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How could Joseph Smith correctly give the meaning of “Shinehah” in Abraham 3:13 (a word that applied during a narrow span of about 6 centuries comprising the likely time of Abraham’s life)?

In Abraham 3:13 we read:

And he said unto me: This is Shinehah, which is the sun. And he said unto me: Kokob, which is star. And he said unto me: Olea, which is the moon. And he said unto me: Kokaubeam, which signifies stars, or all the great lights, which were in the firmament of heaven.

Shinehah can indeed mean the sun in ancient Egyptian, as explained by the Book of Mormon Onomasticon:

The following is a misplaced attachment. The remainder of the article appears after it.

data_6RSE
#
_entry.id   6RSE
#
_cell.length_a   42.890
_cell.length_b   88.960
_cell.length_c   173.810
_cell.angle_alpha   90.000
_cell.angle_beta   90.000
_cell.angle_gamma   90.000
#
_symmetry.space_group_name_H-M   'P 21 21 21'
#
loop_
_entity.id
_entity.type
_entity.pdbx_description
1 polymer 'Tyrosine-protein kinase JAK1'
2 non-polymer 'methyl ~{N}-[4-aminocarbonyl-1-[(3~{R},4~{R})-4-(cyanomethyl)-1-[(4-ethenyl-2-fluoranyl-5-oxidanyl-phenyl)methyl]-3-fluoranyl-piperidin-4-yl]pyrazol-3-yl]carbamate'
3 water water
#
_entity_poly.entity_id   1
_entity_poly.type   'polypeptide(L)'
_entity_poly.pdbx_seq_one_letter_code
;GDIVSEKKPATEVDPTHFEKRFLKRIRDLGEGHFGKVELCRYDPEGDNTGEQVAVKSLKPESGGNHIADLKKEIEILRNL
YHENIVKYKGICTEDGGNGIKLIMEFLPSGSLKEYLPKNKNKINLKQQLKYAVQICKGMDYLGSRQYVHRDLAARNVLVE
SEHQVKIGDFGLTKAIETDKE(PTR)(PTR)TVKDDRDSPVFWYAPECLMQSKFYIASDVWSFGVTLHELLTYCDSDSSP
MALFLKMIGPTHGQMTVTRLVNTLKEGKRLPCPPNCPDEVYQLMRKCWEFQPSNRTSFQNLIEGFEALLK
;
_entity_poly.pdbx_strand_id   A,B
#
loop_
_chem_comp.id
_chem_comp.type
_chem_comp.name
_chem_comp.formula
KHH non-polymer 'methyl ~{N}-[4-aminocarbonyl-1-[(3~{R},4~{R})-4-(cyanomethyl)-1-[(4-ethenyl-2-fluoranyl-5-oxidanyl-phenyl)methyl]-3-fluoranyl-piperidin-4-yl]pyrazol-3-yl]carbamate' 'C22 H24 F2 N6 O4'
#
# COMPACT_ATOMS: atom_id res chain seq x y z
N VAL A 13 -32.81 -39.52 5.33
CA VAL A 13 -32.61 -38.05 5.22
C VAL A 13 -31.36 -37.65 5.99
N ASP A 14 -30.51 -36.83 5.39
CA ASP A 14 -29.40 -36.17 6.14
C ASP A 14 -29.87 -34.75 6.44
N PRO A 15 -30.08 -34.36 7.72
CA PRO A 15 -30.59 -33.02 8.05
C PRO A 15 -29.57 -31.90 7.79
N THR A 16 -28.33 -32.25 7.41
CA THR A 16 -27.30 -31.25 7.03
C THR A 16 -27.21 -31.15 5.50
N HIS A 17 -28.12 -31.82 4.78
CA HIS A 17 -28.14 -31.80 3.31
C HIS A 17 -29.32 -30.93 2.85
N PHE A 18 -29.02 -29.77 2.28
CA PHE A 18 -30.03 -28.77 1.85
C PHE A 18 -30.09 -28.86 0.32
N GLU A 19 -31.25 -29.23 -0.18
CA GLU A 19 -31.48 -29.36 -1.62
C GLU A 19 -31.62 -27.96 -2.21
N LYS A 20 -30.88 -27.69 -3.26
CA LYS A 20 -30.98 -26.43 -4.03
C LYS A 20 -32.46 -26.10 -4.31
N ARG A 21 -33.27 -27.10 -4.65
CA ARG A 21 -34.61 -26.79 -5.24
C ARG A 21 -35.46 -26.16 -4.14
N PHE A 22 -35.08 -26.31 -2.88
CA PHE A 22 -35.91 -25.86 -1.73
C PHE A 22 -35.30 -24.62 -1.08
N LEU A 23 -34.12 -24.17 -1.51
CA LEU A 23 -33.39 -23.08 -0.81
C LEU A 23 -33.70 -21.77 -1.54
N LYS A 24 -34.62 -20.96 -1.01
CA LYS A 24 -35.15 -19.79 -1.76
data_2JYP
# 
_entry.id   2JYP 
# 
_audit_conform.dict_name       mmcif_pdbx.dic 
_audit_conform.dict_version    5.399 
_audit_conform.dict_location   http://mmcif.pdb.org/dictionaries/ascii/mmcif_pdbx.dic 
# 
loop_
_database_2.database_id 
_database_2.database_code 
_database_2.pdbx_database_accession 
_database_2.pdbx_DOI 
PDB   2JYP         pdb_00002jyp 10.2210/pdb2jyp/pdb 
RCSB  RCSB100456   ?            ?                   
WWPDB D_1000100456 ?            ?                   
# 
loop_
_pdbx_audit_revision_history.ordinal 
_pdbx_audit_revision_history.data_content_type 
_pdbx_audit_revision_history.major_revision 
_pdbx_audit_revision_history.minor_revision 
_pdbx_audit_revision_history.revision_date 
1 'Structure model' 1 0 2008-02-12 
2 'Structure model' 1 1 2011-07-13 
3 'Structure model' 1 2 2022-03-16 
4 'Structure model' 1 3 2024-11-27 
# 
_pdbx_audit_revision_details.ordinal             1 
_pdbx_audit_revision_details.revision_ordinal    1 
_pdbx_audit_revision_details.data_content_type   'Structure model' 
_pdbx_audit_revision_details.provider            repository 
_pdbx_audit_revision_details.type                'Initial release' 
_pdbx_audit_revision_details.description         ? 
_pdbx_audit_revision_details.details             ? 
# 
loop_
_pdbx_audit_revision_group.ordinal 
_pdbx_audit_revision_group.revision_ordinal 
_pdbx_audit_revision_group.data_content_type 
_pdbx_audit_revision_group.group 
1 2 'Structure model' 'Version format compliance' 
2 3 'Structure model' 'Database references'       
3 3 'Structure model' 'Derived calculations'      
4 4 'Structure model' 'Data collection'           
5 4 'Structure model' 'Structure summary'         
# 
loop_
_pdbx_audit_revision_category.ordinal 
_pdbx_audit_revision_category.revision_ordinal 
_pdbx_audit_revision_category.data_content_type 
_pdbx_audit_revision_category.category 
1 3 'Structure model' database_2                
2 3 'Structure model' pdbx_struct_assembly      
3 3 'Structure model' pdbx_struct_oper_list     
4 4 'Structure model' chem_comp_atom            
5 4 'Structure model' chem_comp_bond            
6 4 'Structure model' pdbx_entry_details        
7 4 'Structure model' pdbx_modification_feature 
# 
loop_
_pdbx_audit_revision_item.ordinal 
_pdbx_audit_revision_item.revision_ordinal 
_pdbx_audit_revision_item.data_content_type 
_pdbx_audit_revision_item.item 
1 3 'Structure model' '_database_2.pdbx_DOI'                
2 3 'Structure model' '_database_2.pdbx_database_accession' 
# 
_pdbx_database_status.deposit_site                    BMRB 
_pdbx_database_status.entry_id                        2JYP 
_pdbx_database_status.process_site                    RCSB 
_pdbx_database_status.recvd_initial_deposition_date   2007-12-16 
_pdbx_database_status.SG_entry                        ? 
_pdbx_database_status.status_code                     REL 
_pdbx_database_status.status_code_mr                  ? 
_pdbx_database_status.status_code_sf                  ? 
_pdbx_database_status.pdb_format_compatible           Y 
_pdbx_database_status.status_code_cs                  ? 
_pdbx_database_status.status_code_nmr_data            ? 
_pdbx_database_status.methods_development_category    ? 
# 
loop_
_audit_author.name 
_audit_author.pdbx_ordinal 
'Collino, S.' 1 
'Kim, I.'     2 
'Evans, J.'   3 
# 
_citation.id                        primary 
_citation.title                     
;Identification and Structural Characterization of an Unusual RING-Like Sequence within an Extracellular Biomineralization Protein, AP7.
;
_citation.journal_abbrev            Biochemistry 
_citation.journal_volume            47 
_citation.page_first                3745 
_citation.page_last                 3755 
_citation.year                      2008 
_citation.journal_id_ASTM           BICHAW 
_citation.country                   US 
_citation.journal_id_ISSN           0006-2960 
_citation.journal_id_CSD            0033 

As Egyptian, SHINEHAH could certainly be the “sun,” since it apparently incorporates Egyptian šn(w), the name for the solar “circuit,” and for the old “cartouche” – “emblem of sun’s orbit, which symbolizes eternity”; + Egyptian nḥḥ “eternity, forever” (with solar determinative ⊙) > Coptic eneḥ “eternity,” šaeneḥ “forever”; or Egyptian ḥḥ > Coptic ḥaḥ “million, large number,” which may be related.

Book of Mormon Onomasticon – Shinehah

Where did Joseph Smith get the word “Shinehah” from? How did he know it means the sun? Why is this word only attested during a span of about six centuries overlapping with the likely time that Abraham lived?


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